The Association of Levee Boards of Louisiana formalized its opposition Wednesday to a coastal-erosion lawsuit against oil and gas companies filed by a flood protection authority representing the east bank of the New Orleans area.
The association, which represents 25 levee districts around the state, asked the Southeast Louisiana Flood Protection Authority — East to withdraw its suit. It recommended an alternative approach focused on a “constructive dialogue” among levee boards, elected officials and the energy industry on how to deal with coastal erosion.
The resolution was approved by representatives of all 16 districts attending the association’s annual meeting in New Orleans, with the exception of the local authority.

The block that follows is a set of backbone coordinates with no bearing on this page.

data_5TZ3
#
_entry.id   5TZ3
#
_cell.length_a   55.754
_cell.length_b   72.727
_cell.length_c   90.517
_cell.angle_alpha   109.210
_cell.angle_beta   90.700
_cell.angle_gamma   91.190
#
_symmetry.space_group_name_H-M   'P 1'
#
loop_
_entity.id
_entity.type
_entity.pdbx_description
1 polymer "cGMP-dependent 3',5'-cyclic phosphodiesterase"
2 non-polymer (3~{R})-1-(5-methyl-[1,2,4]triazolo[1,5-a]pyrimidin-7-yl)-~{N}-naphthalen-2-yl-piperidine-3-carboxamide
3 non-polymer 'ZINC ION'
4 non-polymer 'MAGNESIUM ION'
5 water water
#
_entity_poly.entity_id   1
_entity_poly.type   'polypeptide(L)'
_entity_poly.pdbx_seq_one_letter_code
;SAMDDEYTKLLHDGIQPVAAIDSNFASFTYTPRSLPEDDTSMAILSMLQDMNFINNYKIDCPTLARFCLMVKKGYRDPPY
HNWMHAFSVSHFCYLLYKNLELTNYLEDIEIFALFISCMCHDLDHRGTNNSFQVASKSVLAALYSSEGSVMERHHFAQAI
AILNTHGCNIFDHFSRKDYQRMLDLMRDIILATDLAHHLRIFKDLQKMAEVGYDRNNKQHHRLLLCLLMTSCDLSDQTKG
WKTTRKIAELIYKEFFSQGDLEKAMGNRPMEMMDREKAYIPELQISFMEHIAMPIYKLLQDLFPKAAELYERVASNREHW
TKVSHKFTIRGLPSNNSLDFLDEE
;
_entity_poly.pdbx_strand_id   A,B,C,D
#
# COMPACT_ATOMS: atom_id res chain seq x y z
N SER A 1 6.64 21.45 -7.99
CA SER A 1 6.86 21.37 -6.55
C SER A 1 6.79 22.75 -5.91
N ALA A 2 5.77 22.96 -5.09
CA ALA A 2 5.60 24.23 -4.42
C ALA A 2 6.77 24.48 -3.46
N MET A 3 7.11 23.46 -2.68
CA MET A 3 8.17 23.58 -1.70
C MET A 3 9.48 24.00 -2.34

The authority’s suit seeks to force oil and gas companies to pay billions of dollars for restoration work to counteract damage to coastal wetlands allegedly caused by dredging and pipeline construction in the New Orleans area.
In the resolution, the levee boards association acknowledges that the energy industry’s activities have impacted the coast, but it says the lawsuit could harm other coastal restoration efforts.
The resolution also specifically cites a number of ongoing issues dealing with coastal restoration, including litigation related to the Deepwater Horizon oil spill, a state lawsuit against the Army Corps of Engineers and efforts to get Louisiana a larger share of offshore oil revenue. It suggests that these efforts require all of the state’s levee boards to act in concert.
The association’s executive committee spoke out against the suit in August, less than a month after it was filed. As in Tuesday’s vote, the only member of the executive committee who supported the suit then was from the local flood-protection authority.
The suit also has faced strong opposition from Gov. Bobby Jindal’s administration.